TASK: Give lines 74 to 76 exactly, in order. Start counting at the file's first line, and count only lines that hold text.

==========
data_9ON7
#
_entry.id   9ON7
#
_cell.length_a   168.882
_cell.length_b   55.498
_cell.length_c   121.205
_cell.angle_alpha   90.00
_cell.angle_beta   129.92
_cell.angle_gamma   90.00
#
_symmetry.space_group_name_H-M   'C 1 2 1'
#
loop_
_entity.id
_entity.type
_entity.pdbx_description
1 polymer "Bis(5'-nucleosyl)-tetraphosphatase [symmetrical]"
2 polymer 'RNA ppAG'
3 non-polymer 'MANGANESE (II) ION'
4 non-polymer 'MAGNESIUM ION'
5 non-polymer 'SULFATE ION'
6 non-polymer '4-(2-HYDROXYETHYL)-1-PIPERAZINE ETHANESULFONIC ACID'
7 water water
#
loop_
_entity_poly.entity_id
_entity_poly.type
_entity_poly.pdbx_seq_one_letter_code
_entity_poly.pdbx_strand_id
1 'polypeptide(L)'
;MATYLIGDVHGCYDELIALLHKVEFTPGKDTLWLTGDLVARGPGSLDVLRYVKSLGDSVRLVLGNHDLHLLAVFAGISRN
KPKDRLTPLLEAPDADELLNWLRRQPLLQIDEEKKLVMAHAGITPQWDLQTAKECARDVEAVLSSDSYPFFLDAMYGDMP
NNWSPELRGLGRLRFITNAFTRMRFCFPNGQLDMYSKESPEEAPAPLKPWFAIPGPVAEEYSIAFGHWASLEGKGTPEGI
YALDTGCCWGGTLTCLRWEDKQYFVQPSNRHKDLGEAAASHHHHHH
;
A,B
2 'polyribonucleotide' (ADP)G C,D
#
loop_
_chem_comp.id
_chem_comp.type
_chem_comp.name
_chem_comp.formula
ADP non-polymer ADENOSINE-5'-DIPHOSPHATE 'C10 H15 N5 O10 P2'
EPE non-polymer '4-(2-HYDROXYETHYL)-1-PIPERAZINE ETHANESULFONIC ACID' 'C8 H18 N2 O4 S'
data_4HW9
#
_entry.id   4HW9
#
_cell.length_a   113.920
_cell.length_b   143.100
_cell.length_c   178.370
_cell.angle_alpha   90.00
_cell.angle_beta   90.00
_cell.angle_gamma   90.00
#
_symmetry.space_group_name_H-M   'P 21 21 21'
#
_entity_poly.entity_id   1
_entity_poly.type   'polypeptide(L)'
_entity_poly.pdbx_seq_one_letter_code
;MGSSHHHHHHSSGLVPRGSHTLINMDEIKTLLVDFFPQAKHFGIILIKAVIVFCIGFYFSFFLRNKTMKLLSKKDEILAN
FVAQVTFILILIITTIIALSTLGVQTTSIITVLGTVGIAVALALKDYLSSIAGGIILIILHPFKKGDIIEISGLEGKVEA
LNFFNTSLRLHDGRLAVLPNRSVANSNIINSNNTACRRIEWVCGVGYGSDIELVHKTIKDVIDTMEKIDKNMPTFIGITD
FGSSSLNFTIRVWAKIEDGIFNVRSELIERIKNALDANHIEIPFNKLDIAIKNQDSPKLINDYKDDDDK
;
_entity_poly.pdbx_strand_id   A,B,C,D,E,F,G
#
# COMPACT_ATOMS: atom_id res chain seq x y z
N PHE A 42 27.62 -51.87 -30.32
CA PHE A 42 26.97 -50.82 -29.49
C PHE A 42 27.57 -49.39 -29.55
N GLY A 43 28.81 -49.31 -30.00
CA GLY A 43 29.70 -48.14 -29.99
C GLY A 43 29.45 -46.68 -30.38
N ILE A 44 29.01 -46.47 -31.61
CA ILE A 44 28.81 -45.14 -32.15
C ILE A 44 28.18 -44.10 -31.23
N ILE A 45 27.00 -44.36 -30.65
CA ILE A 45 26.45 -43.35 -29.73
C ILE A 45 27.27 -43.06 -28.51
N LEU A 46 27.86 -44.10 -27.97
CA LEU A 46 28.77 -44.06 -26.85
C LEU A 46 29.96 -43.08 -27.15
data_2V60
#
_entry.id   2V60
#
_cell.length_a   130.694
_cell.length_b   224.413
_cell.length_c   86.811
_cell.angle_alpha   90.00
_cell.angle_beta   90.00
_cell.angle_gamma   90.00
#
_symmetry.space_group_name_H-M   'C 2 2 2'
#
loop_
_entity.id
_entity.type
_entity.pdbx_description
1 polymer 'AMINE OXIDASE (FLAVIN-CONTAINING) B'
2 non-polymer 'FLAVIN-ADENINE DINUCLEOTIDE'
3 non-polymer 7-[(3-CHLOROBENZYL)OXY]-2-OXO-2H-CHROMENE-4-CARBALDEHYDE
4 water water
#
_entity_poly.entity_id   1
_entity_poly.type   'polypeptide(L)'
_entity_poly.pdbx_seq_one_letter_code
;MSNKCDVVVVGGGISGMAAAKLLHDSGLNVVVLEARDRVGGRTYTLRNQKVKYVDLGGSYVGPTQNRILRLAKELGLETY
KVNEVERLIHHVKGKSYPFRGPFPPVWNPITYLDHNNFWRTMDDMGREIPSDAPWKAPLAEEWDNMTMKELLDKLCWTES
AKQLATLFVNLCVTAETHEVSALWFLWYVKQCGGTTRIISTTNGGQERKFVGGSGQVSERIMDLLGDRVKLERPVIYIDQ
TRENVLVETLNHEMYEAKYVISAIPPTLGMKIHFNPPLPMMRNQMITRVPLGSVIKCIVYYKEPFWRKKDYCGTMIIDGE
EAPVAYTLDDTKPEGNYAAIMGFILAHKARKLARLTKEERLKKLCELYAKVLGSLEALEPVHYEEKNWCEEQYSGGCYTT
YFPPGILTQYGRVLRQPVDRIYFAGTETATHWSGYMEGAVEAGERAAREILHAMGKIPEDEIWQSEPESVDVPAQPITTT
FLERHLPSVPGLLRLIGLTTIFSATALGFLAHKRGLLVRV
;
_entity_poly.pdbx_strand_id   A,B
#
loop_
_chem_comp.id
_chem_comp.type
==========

N GLY A 43 28.81 -49.31 -30.00
CA GLY A 43 29.70 -48.14 -29.99
C GLY A 43 29.45 -46.68 -30.38